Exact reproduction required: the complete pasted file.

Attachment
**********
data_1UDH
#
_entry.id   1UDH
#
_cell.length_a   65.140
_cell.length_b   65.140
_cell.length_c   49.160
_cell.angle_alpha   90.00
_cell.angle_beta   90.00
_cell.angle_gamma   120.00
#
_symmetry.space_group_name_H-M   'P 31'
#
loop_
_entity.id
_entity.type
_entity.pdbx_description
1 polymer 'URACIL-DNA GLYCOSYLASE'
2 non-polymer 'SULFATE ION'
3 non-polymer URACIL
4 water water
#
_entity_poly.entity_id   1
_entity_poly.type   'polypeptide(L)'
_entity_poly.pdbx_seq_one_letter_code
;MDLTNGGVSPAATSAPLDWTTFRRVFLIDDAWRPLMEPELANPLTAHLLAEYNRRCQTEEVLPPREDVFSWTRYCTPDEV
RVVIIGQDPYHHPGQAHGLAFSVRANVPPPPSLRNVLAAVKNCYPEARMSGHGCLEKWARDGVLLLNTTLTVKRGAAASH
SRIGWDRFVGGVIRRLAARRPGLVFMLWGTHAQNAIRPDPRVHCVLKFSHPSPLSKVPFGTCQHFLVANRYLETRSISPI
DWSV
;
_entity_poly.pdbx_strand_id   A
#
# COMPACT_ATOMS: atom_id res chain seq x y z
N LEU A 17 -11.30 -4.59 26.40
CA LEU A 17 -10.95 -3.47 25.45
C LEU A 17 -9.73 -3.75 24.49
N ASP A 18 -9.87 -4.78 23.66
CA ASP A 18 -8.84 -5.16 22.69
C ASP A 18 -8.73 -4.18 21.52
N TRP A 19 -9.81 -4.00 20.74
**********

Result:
data_1UDH
#
_entry.id   1UDH
#
_cell.length_a   65.140
_cell.length_b   65.140
_cell.length_c   49.160
_cell.angle_alpha   90.00
_cell.angle_beta   90.00
_cell.angle_gamma   120.00
#
_symmetry.space_group_name_H-M   'P 31'
#
loop_
_entity.id
_entity.type
_entity.pdbx_description
1 polymer 'URACIL-DNA GLYCOSYLASE'
2 non-polymer 'SULFATE ION'
3 non-polymer URACIL
4 water water
#
_entity_poly.entity_id   1
_entity_poly.type   'polypeptide(L)'
_entity_poly.pdbx_seq_one_letter_code
;MDLTNGGVSPAATSAPLDWTTFRRVFLIDDAWRPLMEPELANPLTAHLLAEYNRRCQTEEVLPPREDVFSWTRYCTPDEV
RVVIIGQDPYHHPGQAHGLAFSVRANVPPPPSLRNVLAAVKNCYPEARMSGHGCLEKWARDGVLLLNTTLTVKRGAAASH
SRIGWDRFVGGVIRRLAARRPGLVFMLWGTHAQNAIRPDPRVHCVLKFSHPSPLSKVPFGTCQHFLVANRYLETRSISPI
DWSV
;
_entity_poly.pdbx_strand_id   A
#
# COMPACT_ATOMS: atom_id res chain seq x y z
N LEU A 17 -11.30 -4.59 26.40
CA LEU A 17 -10.95 -3.47 25.45
C LEU A 17 -9.73 -3.75 24.49
N ASP A 18 -9.87 -4.78 23.66
CA ASP A 18 -8.84 -5.16 22.69
C ASP A 18 -8.73 -4.18 21.52
N TRP A 19 -9.81 -4.00 20.74